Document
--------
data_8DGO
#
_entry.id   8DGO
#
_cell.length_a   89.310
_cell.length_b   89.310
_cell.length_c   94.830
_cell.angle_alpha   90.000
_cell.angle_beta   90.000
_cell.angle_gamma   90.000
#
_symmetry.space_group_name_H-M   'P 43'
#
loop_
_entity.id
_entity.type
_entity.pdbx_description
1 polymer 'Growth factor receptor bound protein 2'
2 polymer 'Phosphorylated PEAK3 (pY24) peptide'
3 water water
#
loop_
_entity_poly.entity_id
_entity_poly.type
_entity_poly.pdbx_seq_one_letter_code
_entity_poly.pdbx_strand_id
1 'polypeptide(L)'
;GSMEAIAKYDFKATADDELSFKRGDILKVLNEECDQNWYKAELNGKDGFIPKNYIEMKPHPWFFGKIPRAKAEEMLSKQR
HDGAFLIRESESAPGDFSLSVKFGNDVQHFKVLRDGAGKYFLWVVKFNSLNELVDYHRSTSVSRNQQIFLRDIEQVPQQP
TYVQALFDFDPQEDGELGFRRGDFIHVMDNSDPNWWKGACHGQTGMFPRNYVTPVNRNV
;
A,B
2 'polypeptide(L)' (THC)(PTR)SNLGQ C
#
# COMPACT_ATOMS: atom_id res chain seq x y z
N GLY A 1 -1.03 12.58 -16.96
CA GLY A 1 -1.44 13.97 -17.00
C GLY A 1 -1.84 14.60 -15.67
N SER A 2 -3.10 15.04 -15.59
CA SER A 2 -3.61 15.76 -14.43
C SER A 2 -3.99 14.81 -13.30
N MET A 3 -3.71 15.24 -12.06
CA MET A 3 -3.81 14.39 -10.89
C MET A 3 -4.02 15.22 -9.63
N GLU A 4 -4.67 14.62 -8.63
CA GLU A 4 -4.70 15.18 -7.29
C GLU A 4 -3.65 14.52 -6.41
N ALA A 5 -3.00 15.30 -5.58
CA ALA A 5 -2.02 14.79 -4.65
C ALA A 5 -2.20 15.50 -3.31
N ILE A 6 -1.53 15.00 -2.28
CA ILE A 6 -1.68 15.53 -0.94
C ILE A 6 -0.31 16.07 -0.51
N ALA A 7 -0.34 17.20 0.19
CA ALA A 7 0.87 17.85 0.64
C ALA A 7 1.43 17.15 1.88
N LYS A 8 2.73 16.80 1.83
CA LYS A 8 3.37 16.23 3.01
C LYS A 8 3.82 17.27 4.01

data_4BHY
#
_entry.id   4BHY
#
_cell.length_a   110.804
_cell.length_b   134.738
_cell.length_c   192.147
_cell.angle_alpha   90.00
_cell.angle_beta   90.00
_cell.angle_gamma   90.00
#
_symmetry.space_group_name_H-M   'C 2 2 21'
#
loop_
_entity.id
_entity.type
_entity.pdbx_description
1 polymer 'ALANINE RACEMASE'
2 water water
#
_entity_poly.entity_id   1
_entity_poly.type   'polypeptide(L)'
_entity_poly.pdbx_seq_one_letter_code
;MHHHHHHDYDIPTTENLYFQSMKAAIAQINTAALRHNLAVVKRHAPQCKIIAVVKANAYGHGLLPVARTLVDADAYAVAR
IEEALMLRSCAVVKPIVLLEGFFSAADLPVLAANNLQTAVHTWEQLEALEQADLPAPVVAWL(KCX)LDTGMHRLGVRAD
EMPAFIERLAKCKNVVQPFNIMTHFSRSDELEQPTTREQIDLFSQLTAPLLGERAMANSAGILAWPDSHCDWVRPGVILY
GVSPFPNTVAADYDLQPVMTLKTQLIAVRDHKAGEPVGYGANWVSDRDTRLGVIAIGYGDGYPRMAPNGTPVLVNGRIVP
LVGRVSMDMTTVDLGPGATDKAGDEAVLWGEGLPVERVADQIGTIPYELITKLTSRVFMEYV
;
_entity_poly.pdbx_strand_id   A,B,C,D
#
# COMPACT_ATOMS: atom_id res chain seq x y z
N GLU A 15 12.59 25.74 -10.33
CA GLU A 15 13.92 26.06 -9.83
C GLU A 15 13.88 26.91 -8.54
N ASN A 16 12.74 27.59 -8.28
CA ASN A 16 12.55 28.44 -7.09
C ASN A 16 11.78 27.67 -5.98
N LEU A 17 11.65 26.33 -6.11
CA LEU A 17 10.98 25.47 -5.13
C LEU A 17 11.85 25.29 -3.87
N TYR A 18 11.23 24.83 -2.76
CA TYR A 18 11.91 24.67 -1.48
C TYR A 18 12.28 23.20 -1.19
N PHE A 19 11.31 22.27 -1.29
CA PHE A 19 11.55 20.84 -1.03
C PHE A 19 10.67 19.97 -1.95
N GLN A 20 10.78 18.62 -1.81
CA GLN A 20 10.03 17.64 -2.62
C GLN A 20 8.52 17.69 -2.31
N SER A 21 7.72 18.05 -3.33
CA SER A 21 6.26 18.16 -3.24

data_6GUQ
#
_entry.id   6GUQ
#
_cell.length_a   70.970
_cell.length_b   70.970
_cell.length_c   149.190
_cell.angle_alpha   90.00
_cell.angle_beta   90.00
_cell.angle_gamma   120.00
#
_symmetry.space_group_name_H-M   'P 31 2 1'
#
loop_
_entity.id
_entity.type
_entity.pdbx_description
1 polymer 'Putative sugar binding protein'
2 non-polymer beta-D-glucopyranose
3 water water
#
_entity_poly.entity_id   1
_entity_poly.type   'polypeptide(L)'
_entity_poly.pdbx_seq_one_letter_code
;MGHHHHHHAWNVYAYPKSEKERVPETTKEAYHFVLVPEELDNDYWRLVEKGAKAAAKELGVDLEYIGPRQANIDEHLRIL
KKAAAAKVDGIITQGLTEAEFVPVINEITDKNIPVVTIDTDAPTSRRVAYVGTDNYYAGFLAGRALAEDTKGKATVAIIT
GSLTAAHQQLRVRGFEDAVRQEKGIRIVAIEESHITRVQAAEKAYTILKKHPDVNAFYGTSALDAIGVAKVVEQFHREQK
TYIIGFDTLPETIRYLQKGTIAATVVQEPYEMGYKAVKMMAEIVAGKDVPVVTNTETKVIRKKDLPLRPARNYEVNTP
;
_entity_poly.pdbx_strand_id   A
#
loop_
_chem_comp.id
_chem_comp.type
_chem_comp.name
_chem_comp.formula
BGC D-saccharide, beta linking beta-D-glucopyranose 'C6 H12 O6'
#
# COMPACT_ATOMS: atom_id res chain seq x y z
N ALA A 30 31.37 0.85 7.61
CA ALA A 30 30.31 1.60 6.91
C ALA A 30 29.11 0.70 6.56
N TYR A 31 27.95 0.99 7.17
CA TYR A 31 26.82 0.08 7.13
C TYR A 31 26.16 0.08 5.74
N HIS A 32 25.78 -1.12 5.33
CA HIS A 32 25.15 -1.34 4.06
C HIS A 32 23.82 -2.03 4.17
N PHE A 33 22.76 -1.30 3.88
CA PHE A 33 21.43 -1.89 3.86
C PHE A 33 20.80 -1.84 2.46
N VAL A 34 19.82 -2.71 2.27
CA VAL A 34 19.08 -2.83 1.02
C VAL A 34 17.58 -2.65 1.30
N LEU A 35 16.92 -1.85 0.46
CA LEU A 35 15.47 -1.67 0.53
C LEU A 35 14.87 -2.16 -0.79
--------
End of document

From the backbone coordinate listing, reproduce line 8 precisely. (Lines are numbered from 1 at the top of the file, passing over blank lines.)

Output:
_cell.angle_alpha   90.000